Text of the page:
Relative Humidity (RH) is the amount of water vapor in the air compared to the amount of moisture the air could hold at a given temperature. RH can also be applied to concrete and serves as the most important indicator for when a concrete slab reaches appropriate dryness levels. RH informs construction crews when flooring materials can be safely installed without risk of damages that have cost the construction industry more than $1 billion.
When is a Concrete Slab Sufficiently Dry?
In order for a concrete slab to be considered dry, the RH level typically must reach 80 percent or less. Installing flooring products before this time or without proper moisture mitigation dramatically increases damage risks. The drying process can take several months or longer, pending environmental humidity conditions. In many cases, traditional concrete slabs may never naturally dry to appropriate humidity levels.
How RH in Concrete Construction is Measured
RH tests for concrete slabs have become the industry standard, but must be executed properly in order to generate accurate results. RH readings must be made at 40 percent of a concrete slab’s depth for slabs drying top down. For slabs drying from the top and bottom as seen with a suspended structural slab, RH testing is conducted at 20 percent of slab depth. Once appropriate test depth is determined, holes for sensors must be drilled and probe sleeves subsequently placed. After allowing 72 hours for the test holes to equilibrate, probes are inserted into the holes and are allowed to equilibrate anywhere from 45 minutes to several hours before an official reading is recorded.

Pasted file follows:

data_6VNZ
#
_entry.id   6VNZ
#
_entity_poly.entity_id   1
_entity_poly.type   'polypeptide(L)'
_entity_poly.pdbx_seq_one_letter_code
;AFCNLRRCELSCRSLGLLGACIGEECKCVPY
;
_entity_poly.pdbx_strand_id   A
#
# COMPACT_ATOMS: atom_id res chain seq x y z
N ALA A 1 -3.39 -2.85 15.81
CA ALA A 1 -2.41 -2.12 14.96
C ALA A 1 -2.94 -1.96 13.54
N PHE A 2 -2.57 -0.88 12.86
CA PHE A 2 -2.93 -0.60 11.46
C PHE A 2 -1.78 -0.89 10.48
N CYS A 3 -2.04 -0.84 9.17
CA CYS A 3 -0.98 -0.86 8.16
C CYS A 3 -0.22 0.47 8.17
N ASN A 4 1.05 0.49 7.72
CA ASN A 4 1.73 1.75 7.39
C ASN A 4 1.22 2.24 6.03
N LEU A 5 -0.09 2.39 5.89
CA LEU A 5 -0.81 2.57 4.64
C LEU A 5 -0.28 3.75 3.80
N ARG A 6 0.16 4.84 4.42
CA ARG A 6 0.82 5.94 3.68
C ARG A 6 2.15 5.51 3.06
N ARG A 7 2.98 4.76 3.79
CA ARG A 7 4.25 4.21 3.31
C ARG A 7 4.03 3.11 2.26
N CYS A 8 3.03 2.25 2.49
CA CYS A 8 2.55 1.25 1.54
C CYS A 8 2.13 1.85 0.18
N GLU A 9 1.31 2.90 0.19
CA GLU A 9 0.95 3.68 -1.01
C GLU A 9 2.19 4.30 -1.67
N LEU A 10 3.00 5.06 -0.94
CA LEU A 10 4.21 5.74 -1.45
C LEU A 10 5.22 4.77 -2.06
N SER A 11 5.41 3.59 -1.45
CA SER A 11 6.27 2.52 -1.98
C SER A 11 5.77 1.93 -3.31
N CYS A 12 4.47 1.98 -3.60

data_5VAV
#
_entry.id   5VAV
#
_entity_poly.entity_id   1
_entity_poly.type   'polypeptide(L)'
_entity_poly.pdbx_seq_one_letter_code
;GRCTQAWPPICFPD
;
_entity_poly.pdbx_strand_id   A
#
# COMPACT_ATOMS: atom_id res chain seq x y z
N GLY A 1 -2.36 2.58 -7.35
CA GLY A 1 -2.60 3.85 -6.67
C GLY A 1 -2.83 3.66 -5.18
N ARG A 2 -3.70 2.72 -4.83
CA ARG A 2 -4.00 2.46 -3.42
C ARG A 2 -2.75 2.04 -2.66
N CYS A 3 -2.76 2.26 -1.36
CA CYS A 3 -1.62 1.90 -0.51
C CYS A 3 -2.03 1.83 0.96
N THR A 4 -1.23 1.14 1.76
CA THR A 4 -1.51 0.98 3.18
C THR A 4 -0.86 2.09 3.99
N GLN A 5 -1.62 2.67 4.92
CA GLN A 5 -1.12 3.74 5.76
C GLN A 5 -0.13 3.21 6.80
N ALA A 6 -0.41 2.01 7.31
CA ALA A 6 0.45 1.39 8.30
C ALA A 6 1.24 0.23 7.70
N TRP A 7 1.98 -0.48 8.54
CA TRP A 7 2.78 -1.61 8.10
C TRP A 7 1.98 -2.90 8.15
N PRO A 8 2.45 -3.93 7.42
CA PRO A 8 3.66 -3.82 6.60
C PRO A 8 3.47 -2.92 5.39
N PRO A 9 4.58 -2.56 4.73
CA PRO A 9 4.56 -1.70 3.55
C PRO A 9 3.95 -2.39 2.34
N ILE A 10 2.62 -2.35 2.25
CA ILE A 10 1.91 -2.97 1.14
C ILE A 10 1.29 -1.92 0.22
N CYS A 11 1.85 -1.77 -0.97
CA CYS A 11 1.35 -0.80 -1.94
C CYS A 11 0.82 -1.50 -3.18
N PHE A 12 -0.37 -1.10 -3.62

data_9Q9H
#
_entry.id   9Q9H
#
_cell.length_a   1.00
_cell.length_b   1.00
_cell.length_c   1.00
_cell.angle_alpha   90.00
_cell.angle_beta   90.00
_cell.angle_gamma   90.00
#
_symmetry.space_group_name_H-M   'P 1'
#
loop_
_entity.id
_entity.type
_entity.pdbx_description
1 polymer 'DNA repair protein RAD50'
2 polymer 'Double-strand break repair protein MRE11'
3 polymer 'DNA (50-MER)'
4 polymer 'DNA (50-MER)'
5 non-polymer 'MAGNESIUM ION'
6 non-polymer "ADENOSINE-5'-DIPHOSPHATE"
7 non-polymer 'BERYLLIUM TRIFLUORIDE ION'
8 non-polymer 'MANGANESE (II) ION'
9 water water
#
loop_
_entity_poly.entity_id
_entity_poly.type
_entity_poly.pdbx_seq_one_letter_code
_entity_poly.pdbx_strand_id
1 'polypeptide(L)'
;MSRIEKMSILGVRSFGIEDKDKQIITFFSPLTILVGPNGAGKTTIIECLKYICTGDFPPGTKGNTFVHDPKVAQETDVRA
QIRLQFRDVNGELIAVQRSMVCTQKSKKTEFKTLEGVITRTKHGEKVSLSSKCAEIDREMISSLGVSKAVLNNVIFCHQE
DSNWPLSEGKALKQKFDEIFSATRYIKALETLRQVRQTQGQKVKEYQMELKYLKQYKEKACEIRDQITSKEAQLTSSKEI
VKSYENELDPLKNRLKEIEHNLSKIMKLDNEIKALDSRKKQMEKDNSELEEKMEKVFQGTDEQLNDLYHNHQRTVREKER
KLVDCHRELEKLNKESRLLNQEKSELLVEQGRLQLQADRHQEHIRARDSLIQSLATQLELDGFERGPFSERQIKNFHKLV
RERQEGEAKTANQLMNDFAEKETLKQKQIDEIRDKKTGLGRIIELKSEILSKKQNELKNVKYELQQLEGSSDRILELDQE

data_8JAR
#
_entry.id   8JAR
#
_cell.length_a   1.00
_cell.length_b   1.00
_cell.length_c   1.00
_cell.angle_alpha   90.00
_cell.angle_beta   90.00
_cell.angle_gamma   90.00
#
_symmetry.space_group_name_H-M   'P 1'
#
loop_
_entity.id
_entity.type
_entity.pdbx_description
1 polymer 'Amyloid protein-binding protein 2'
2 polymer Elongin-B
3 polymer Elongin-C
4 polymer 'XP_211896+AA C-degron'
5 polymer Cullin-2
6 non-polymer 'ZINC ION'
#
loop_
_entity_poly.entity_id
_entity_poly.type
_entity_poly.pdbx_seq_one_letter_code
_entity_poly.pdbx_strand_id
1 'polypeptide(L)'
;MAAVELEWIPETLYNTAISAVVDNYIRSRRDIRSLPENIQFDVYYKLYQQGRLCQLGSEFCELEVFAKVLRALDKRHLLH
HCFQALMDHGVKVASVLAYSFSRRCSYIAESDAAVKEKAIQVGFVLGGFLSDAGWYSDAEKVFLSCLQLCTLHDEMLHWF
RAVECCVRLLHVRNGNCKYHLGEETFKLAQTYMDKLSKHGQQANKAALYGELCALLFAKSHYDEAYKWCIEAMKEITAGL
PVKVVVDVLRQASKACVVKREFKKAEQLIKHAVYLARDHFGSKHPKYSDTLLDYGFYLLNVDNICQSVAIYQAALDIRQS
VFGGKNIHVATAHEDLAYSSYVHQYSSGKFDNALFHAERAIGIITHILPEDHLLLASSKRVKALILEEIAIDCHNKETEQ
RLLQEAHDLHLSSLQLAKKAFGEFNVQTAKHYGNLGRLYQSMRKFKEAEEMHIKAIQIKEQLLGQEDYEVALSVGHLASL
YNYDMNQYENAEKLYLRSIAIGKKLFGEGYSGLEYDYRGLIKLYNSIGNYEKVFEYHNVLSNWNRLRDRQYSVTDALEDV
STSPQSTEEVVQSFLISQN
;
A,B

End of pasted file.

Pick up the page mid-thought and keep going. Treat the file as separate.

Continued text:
Previous concrete moisture detection methods have included a calcium chloride test, a questionably accurate test that measured concrete moisture at the surface of a slab. This test measures MVER (moisture vapor emission rate) and is less reliable compared to RH when it comes to predicting potential long-term moisture issues.
Rapid-Drying Concrete and RH Levels
Rapid-drying concrete will reach appropriate RH levels within 45 days of installing the concrete slabs. Often, the slabs will reach RH levels well below 80 percent within that time, giving construction crews a predictable product that allows them to begin flooring installation on schedule. Conventional concrete can take months to reach acceptable RH levels and might never approach appropriate dryness for flooring installation. Topical moisture mitigation, required for conventional concrete in most cases, isn’t required for rapid-drying concrete.